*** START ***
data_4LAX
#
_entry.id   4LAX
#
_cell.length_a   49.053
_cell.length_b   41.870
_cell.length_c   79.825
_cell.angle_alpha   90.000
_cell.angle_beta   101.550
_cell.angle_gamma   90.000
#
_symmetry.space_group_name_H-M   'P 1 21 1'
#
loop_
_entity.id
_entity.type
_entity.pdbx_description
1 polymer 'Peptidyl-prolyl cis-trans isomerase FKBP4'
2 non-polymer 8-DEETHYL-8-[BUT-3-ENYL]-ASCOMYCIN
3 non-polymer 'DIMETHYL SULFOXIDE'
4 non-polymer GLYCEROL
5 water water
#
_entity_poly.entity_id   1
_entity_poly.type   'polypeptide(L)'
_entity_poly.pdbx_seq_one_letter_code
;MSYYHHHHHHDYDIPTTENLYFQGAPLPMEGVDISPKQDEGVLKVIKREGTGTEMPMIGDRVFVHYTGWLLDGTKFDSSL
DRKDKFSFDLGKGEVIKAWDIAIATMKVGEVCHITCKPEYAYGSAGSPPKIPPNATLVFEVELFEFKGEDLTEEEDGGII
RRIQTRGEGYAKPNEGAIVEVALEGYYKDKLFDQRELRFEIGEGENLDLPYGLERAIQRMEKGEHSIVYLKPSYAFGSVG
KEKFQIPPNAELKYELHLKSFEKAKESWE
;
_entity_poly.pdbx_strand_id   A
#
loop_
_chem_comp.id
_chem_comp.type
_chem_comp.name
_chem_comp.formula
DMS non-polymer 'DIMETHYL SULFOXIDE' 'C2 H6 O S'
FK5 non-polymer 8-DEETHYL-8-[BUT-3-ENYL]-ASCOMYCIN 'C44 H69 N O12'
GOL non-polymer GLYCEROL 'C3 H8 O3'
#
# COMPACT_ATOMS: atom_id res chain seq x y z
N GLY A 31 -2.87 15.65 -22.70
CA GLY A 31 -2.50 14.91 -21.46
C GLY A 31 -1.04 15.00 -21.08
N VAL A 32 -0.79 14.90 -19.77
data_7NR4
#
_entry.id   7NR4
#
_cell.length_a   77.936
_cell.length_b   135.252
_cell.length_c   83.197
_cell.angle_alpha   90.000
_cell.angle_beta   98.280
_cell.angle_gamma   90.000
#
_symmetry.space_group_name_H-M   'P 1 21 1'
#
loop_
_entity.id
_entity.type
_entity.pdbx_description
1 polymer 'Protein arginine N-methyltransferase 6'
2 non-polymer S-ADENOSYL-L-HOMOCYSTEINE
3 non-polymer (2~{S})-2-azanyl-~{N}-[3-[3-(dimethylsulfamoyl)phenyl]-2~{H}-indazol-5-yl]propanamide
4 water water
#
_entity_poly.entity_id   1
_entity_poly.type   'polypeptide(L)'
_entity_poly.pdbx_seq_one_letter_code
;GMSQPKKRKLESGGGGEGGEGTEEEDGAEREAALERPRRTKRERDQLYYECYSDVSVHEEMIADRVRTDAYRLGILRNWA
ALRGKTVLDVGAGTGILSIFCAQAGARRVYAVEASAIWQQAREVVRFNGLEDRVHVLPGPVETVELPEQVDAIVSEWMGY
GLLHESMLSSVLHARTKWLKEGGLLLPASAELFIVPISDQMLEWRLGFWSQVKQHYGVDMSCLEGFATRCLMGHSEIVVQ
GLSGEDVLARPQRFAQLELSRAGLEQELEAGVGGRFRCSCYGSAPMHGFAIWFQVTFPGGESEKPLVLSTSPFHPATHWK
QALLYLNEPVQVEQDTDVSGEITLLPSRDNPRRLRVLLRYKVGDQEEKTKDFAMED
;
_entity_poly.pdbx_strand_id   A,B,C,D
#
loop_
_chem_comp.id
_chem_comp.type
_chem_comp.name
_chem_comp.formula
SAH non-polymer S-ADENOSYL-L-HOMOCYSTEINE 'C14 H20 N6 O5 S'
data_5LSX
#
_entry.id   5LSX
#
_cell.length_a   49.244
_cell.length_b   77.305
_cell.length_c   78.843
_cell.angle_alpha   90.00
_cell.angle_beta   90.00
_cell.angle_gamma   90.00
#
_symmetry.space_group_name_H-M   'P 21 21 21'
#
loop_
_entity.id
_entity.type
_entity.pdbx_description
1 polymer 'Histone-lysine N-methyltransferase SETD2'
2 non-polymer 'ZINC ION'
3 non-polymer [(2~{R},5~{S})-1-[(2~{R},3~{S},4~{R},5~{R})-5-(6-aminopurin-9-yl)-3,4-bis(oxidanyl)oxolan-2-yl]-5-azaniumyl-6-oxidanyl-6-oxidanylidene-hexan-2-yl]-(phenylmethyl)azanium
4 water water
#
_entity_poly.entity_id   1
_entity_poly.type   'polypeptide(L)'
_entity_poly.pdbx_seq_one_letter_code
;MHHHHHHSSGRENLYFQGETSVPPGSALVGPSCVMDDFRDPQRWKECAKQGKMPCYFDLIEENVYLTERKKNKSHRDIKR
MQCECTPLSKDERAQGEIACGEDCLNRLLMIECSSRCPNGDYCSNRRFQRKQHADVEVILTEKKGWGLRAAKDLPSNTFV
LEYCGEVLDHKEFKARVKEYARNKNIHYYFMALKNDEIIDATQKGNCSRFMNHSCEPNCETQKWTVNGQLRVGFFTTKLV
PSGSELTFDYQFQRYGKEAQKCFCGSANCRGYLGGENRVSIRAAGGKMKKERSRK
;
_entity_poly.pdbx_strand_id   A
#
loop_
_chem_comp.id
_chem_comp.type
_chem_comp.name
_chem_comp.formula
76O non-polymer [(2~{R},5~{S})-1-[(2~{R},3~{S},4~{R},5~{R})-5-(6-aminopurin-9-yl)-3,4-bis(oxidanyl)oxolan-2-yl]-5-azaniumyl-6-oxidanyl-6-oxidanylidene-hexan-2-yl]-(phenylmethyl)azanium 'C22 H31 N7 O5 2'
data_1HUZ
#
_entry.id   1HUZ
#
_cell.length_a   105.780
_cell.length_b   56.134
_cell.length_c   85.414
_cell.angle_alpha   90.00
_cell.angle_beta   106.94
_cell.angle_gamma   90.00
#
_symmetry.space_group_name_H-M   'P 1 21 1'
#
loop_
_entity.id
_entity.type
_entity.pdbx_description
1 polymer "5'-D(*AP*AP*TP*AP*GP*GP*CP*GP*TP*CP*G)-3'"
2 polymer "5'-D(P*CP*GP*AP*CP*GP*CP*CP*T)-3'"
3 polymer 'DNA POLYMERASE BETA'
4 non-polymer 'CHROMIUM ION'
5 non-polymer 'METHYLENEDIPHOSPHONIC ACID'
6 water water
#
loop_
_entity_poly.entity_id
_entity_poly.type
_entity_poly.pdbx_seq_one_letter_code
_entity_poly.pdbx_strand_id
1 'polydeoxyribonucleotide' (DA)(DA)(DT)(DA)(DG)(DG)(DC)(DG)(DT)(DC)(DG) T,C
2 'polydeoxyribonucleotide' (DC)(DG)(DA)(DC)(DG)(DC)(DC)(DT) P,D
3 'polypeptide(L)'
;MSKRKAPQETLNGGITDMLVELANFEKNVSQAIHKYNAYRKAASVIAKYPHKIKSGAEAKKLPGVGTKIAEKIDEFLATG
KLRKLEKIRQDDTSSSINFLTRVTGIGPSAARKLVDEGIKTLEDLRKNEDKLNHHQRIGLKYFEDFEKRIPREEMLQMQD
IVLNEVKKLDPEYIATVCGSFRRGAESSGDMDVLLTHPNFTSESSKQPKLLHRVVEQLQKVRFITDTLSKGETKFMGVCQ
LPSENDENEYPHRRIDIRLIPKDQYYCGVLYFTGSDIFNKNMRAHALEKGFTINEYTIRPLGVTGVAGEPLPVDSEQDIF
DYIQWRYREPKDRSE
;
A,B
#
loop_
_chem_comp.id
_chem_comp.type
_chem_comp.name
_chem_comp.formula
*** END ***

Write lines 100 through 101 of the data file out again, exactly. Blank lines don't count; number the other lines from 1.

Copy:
loop_
_entity.id